2020 Procession for 14 musicians
Fl, Ob, Cl, S. Sax, Bsn, Hn, Perc I, Perc II, Pno, Vln I, Vln II, Vla, Vc and Db.
Conducted by Timothy Lines, premiered at New Perspectives Concert at Royal College of Music in London, October 2021.
In times of the bubonic plague in Europe throughout the middle ages and renaissance, one of the most common collective responses to this issue was the anti-pestilential processions, where all the inhabitants of the city would gather together singing to god across the streets.
The iconic sound and the common musical thread of these public devotions was undoubtedly the “Litany of saints”, a term that functioned as a synecdoche for “procession” itself.
This piece is inspired in the “Litany of saints” and follows the note sequence of this prayer:
When quarantine was imposed, church bells all over the parish – rung seven times a day, approximately every two hours. While the bell was sounding, litanies or supplications will be sung or recited at the direction of the Bishop. This would be performed in such a way that one group sings from the windows or the doors of their homes, and then another group sings and responds in turn, as stated in the excerpt of this chronicle written by Paolo Bisciola in Milano in 1567:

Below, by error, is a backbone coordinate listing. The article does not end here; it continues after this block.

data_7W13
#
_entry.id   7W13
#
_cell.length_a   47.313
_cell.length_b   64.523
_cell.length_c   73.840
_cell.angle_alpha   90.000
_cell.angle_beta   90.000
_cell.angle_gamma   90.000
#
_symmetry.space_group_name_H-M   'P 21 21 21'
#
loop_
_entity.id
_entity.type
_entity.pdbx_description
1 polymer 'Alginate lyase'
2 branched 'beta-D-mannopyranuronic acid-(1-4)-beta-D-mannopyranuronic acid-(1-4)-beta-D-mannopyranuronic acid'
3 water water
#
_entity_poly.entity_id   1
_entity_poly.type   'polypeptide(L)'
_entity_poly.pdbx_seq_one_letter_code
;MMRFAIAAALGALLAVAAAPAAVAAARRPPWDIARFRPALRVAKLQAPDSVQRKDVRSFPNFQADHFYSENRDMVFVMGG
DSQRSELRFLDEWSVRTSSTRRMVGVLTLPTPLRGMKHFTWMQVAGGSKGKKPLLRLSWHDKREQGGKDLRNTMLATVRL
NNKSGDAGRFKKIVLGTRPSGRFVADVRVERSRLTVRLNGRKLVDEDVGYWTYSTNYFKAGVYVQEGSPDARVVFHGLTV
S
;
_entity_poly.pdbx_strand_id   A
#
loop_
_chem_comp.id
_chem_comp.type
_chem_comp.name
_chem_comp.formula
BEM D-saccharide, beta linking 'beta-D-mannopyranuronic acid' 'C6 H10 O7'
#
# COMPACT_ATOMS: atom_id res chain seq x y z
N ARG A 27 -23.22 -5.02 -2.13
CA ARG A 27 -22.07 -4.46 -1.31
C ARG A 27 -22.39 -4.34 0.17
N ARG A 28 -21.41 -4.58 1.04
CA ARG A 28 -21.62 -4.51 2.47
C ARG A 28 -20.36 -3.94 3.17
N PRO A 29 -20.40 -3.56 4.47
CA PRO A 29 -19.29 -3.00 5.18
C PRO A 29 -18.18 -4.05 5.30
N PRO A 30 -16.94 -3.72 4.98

“When the plague began to grow, this practice [of singing the litanies in public] was interrupted, so as not to allow the congregations to provide it more fuel. The orations did not stop, however, because each person stood in his house at the window or door and made them from there . . . Just think, in walking around Milan, one heard nothing but song, veneration of God, and supplication to the saints, such that one almost wished for these tribulations to last longer.”